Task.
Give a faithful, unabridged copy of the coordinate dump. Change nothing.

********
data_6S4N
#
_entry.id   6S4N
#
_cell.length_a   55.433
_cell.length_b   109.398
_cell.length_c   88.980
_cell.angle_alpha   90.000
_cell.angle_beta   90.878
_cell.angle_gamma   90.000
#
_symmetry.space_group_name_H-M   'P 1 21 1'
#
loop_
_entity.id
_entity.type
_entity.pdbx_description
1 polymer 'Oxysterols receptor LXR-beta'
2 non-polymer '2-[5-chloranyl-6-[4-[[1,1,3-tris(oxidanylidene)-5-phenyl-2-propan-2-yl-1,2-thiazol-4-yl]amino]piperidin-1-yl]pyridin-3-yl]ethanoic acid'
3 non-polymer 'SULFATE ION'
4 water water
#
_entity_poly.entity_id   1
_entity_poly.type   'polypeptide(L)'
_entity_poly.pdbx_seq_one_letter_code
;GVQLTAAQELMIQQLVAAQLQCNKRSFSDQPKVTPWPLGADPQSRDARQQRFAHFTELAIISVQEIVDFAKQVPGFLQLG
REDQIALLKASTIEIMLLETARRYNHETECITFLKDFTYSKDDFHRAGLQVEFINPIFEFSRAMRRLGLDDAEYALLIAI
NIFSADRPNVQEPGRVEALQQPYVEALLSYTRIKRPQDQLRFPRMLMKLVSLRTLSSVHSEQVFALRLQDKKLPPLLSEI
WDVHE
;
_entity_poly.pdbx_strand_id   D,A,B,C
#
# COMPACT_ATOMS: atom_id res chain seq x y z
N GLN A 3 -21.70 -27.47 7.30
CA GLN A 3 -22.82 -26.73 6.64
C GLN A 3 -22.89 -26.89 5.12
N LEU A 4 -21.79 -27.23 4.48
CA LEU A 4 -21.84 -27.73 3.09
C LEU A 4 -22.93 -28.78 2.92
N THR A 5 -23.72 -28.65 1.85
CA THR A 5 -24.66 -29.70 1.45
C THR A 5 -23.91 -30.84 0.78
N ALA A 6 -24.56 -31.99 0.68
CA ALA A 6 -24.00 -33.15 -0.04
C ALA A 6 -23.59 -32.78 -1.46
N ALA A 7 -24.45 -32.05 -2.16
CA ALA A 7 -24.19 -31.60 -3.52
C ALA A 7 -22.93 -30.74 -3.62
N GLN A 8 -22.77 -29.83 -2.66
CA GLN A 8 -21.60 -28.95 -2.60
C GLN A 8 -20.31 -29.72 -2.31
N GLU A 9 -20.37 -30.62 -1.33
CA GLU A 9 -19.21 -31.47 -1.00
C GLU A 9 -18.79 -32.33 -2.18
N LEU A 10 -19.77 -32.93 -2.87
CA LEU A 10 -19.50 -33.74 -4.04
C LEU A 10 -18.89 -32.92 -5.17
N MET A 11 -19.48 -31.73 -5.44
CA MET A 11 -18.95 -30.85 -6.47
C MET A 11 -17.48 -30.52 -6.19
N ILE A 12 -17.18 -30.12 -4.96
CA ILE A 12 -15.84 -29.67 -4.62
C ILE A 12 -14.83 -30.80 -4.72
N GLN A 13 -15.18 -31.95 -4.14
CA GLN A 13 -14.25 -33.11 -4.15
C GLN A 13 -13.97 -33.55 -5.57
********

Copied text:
data_6S4N
#
_entry.id   6S4N
#
_cell.length_a   55.433
_cell.length_b   109.398
_cell.length_c   88.980
_cell.angle_alpha   90.000
_cell.angle_beta   90.878
_cell.angle_gamma   90.000
#
_symmetry.space_group_name_H-M   'P 1 21 1'
#
loop_
_entity.id
_entity.type
_entity.pdbx_description
1 polymer 'Oxysterols receptor LXR-beta'
2 non-polymer '2-[5-chloranyl-6-[4-[[1,1,3-tris(oxidanylidene)-5-phenyl-2-propan-2-yl-1,2-thiazol-4-yl]amino]piperidin-1-yl]pyridin-3-yl]ethanoic acid'
3 non-polymer 'SULFATE ION'
4 water water
#
_entity_poly.entity_id   1
_entity_poly.type   'polypeptide(L)'
_entity_poly.pdbx_seq_one_letter_code
;GVQLTAAQELMIQQLVAAQLQCNKRSFSDQPKVTPWPLGADPQSRDARQQRFAHFTELAIISVQEIVDFAKQVPGFLQLG
REDQIALLKASTIEIMLLETARRYNHETECITFLKDFTYSKDDFHRAGLQVEFINPIFEFSRAMRRLGLDDAEYALLIAI
NIFSADRPNVQEPGRVEALQQPYVEALLSYTRIKRPQDQLRFPRMLMKLVSLRTLSSVHSEQVFALRLQDKKLPPLLSEI
WDVHE
;
_entity_poly.pdbx_strand_id   D,A,B,C
#
# COMPACT_ATOMS: atom_id res chain seq x y z
N GLN A 3 -21.70 -27.47 7.30
CA GLN A 3 -22.82 -26.73 6.64
C GLN A 3 -22.89 -26.89 5.12
N LEU A 4 -21.79 -27.23 4.48
CA LEU A 4 -21.84 -27.73 3.09
C LEU A 4 -22.93 -28.78 2.92
N THR A 5 -23.72 -28.65 1.85
CA THR A 5 -24.66 -29.70 1.45
C THR A 5 -23.91 -30.84 0.78
N ALA A 6 -24.56 -31.99 0.68
CA ALA A 6 -24.00 -33.15 -0.04
C ALA A 6 -23.59 -32.78 -1.46
N ALA A 7 -24.45 -32.05 -2.16
CA ALA A 7 -24.19 -31.60 -3.52
C ALA A 7 -22.93 -30.74 -3.62
N GLN A 8 -22.77 -29.83 -2.66
CA GLN A 8 -21.60 -28.95 -2.60
C GLN A 8 -20.31 -29.72 -2.31
N GLU A 9 -20.37 -30.62 -1.33
CA GLU A 9 -19.21 -31.47 -1.00
C GLU A 9 -18.79 -32.33 -2.18
N LEU A 10 -19.77 -32.93 -2.87
CA LEU A 10 -19.50 -33.74 -4.04
C LEU A 10 -18.89 -32.92 -5.17
N MET A 11 -19.48 -31.73 -5.44
CA MET A 11 -18.95 -30.85 -6.47
C MET A 11 -17.48 -30.52 -6.19
N ILE A 12 -17.18 -30.12 -4.96
CA ILE A 12 -15.84 -29.67 -4.62
C ILE A 12 -14.83 -30.80 -4.72
N GLN A 13 -15.18 -31.95 -4.14
CA GLN A 13 -14.25 -33.11 -4.15
C GLN A 13 -13.97 -33.55 -5.57